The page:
MSUToday
Published: June 22, 2017

How MSU is helping students graduate on time and save money

Contact(s): Kim Ward Communication and Brand Strategy office: (517) 432-0117 cell: (734) 658-4250 kim.ward@cabs.msu.edu

Michigan State University will start encouraging students to carry full credit loads to graduate more quickly, cut their costs and even earn better grades.

Michigan State’s new “Go Green, Go 15” campaign urges students take an average of 15 credits per semester or complete 30 credits in their first year of study by taking summer classes. The share of students who carry a full credit load has steadily declined over the last decade. For the 2016 freshman cohort, 82.6 percent of students took less than 30 credit their first two semesters. The Go Green, Go 15 campaign is directed at reversing this trend.

Other universities have found early momentum yields higher graduation rates, less time and cost to attain a degree and higher grade-point averages. MSU’s own researchers analyzed 16 years of student data and found similar correlations: 

  • Students who attempted 15 or more credits in their first fall, spring and summer semesters recorded six-year graduation rates of nearly 88 percent. That compares to MSU’s current 78 percent graduation rate, which is already nearly 20 percentage points higher than the national average for public universities.
  • Those taking only 12 credits during their first year had a 2.5 average GPA, while those taking a minimum of 15 credits had a 3.1 average GPA.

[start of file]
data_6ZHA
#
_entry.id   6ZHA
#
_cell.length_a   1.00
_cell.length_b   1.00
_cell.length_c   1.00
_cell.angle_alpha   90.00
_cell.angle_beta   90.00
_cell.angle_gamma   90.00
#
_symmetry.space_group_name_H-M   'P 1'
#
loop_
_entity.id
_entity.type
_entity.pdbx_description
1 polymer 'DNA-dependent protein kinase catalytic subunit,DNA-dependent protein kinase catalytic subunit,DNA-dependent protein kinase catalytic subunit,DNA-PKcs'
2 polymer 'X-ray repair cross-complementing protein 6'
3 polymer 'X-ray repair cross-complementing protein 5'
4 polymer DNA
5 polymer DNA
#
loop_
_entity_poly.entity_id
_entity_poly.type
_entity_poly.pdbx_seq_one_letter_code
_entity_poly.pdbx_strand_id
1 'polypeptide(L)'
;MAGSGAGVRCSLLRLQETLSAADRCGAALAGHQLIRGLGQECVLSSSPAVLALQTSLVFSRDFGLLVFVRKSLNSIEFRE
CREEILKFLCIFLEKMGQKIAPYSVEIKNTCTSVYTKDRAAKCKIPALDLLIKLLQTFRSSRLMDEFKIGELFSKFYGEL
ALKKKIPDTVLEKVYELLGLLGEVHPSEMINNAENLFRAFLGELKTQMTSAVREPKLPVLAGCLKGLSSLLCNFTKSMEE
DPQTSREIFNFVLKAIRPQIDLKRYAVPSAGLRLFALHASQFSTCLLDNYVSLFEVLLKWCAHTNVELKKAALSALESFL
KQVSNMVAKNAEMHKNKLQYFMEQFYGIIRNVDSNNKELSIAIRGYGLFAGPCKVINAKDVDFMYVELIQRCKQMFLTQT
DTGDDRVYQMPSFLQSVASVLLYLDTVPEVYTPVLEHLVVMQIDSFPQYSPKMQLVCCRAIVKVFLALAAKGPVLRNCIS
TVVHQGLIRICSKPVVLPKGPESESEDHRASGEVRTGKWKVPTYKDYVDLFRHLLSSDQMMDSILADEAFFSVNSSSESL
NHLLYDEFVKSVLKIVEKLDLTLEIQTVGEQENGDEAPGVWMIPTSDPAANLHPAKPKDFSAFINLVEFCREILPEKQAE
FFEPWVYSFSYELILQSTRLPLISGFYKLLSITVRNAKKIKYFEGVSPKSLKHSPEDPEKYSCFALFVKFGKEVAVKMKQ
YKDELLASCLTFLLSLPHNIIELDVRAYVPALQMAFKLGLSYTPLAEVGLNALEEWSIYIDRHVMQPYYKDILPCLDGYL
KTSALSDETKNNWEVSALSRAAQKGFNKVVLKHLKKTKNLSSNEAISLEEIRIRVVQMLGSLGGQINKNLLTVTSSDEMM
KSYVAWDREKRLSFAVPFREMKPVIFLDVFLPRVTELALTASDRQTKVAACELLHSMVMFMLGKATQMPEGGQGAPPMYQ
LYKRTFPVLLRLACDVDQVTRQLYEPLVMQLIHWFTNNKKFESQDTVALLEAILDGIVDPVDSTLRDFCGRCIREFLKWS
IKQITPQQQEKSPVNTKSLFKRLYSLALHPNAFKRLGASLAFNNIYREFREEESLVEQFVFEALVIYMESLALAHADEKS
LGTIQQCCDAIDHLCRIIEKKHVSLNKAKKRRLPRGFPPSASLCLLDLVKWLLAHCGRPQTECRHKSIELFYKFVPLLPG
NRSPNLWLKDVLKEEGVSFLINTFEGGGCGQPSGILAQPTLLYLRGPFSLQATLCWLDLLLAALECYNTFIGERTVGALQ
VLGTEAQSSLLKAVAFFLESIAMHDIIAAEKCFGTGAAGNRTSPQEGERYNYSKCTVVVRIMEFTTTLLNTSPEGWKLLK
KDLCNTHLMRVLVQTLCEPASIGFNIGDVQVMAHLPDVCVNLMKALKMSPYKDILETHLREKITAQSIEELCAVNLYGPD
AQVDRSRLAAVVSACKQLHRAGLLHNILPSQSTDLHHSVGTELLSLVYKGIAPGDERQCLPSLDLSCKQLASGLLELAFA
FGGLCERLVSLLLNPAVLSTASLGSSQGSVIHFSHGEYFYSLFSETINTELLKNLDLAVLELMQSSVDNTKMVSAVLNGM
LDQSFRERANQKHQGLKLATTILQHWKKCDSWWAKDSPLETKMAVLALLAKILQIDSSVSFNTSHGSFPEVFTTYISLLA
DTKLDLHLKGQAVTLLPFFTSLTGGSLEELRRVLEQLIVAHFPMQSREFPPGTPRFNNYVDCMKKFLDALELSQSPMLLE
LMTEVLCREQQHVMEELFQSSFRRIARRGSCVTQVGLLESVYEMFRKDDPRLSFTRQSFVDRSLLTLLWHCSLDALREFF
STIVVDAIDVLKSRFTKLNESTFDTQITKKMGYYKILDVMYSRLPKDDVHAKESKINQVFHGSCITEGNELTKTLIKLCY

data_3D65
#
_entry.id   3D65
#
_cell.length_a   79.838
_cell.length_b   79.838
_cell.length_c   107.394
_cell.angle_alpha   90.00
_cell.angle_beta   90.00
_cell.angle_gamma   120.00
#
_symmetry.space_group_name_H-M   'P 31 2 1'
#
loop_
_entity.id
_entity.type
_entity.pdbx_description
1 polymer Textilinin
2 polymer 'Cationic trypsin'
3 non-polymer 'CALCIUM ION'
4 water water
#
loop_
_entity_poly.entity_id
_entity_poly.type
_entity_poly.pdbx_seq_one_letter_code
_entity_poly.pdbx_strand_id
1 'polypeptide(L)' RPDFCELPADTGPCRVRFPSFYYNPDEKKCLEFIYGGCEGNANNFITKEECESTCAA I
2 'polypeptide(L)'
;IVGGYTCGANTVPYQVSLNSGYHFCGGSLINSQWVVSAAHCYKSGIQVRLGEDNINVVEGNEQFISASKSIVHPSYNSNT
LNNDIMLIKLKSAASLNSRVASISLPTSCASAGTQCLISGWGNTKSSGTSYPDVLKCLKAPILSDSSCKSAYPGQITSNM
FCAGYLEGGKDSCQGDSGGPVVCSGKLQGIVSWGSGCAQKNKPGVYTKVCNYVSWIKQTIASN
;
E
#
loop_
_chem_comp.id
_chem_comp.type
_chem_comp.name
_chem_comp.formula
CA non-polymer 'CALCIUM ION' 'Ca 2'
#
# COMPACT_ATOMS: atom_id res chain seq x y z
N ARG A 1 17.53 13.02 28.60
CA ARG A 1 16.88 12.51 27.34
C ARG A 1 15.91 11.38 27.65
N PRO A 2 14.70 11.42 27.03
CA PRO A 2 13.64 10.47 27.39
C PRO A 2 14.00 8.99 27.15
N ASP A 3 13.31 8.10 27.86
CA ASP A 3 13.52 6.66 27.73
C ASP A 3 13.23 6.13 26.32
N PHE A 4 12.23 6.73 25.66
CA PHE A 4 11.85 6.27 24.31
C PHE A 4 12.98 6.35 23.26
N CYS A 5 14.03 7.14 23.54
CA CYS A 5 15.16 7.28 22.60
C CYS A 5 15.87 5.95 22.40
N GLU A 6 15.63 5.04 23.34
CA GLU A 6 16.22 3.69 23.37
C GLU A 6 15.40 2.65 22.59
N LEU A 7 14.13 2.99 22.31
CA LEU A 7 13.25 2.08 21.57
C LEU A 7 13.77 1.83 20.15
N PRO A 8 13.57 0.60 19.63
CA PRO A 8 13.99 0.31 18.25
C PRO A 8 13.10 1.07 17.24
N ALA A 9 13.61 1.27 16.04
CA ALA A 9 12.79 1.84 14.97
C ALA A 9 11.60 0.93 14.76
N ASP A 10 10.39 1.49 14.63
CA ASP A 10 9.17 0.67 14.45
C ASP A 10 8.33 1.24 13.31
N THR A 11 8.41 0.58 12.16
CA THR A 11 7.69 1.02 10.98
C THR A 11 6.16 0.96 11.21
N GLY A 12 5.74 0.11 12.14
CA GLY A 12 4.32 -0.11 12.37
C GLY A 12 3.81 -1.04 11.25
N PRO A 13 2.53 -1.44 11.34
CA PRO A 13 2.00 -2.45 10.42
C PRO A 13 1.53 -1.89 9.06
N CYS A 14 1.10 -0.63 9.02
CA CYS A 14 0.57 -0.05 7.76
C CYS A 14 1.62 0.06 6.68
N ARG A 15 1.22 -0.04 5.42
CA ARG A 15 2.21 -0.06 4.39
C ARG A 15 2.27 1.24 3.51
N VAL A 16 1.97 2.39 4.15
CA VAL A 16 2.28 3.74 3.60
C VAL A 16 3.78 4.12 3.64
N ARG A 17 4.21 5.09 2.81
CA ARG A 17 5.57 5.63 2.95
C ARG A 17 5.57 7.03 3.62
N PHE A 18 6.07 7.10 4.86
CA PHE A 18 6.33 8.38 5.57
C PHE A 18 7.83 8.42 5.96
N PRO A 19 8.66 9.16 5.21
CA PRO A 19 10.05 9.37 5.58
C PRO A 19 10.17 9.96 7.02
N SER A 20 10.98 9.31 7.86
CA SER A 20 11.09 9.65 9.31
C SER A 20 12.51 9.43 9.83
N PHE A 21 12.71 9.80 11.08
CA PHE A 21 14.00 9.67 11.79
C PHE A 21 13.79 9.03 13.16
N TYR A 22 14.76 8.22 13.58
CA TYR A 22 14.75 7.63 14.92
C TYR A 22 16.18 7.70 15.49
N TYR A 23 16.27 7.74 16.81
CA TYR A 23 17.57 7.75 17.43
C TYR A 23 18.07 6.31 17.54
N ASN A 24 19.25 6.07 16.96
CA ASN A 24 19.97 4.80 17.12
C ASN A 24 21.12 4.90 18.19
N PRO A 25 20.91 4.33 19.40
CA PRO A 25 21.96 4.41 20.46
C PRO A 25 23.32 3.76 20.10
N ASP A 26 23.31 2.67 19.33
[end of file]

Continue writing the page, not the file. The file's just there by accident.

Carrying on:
• Students who took 15 or more credits were less likely to re-take classes.

The correlation between higher credit momentum and academic success in the MSU data holds true for students regardless of their academic background, first-generation status, family financial situation, race, ethnicity or gender.

“The Go Green, Go 15 program encourages students to have a four-year completion discussion with their advisors,” said Sekhar Chivukula, associate provost for undergraduate education and dean of undergraduate studies. “Setting this pace early on sets a precedent and also allows students the flexibility to drop a course as needed, pursue internships, study abroad, service learning, undergraduate research, or work experience and still stay on track to graduate in a timely manner.”

Go Green, Go 15 is an important part of our MSU’s overall Student Success Initiative, which is focused on increasing the university’s overall graduation rate to 82 percent by 2020, and closing opportunity gaps for lower-income, first-generation and underrepresented minority student populations.

“While it may not be appropriate for every student to take an average of 15 credits per semester in the first year,” Chivukula said, “our goal is to help the students who are able to increase their credit momentum do so.”

In addition to associated academic success outcomes, the cost of a degree drops too, including: 

  • Living expenses and fees
  • Future tuition hikes
  • Student loan debt
  • Wages lost from finding a job later

“One might think if a student takes fewer courses and credits, they will spend more time on each, and therefore, do better, but this is not what the data show,” Chivukula said. “One hypothesis consistent with the data is that failing to encourage students to take 14 to 16 credit hours fosters a culture of low expectations. At MSU, we have high expectations and believe that every student we admit has the ability to succeed. Our job is to ensure every one of those students has an equal opportunity to do so.”